Companion Planting has historically been referred to as crop rotation. Usually heavy feeders are planted first, followed by heavy givers. This is a kind of recycling program where both plants and human participate in taking as much from the soil as they give. After heavy givers are planted, then light feeders are added to the garden. Most the vegetables we eat are heavy feeder, including corn, tomatoes, squash, lettuce and cabbage. These vegetables take a lot of nitrogen from the soil, to replace this nitrogen heavy givers must be planted as well. Heavy givers are nitrogen fixing plants or legumes. Heavy Givers include plants such as peas, beans, alfalfa, clover and vetch, as well as fava beans. All root crops are considered light feeder, these include produce such as turnips, sweet potatoes and green peppers.

Determining the Spacing of Plants
There are many factors to take into account when deciding what plants you want to have in your garden. Listed below are some helpful gardening techniques.

  • Border Plants

Border plants are resourceful because when planted around the garden they will repel moles and other unwanted garden critters. Some useful boarder plants include, Castor beans, daffodils, narcissus, scilla and grape hyacinth. Yarrow works extremely well when planted in-between paths. When planted around the boarder of a herb garden, it will help improve the growth of essential oils in the herbs.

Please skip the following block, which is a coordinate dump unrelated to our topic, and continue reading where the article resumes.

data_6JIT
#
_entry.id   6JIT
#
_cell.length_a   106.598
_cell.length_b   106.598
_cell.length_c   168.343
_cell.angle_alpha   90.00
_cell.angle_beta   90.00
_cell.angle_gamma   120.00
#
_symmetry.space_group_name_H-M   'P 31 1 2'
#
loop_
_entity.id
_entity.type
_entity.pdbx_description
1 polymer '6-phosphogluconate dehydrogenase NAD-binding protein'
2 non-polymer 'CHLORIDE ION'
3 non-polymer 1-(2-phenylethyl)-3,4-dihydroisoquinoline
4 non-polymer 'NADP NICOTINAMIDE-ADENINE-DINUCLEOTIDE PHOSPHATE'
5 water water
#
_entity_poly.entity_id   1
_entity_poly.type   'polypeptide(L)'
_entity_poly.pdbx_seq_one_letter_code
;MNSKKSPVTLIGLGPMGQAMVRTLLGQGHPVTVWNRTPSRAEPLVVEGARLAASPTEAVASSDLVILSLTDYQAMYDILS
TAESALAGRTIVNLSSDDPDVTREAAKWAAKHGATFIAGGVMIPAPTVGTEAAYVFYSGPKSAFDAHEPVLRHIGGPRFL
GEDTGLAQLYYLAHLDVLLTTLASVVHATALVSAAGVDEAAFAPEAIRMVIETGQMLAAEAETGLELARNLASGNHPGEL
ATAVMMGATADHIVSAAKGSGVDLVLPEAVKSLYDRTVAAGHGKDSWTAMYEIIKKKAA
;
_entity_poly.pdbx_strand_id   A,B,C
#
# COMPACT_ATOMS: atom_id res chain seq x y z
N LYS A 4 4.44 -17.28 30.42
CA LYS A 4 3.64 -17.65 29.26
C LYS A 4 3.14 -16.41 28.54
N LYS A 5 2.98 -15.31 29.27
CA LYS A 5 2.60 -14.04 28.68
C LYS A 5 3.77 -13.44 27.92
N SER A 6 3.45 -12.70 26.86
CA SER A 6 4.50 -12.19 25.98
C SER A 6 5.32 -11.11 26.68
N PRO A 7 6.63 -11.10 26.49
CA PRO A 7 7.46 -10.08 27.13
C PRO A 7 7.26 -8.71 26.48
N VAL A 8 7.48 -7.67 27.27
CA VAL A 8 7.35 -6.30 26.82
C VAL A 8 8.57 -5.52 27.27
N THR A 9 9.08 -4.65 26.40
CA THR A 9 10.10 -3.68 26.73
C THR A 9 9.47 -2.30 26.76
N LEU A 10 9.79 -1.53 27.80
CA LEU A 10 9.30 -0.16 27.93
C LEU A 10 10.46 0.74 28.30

• Catch Cropping

This simply means planting plants that mature fast. For instance when growing tomatoes, place some carrots or radishes near it, so you can harvest them sooner.

  • Climate

Every place is different. It is good to take into account what kind of seasons you have where you live and what your average rainfall is. For the best result research plants recommended for your area. It is still fun to experiment with plants that are on the boarder of being successful producers in your climate. Sometimes it can be interesting to create a mini climate for them to help them succeed in your climate.

  • Frost Often times vegetables are categorized as to how well they will survive frost. The U.S. Department of Agriculture has created a system for classifying plants in terms of how they will survive frost;

-Hardly or cool season-crops will survive medium to heavy frosts. -Semi-hardly vegetables will survive light frost. Seeds will germinate at relatively low temperatures, and can be planted 2 to 3 weeks before the last frost date. -Tender or warm season crops will die at the mercy of frost. There seedlings will not survive.

  • Intercropping

This is truly the heart of companion planting. This is the idea of having two of the same plants planted in the same area of space. This enables you to have a small garden and still be able to grow all the vegetables you plan on growing. Often times it is best to place things that mature fast with things that mature slow, this is so that after you harvest the fast maturing produce, the slow maturing produce will have time to spread out and become a big producer.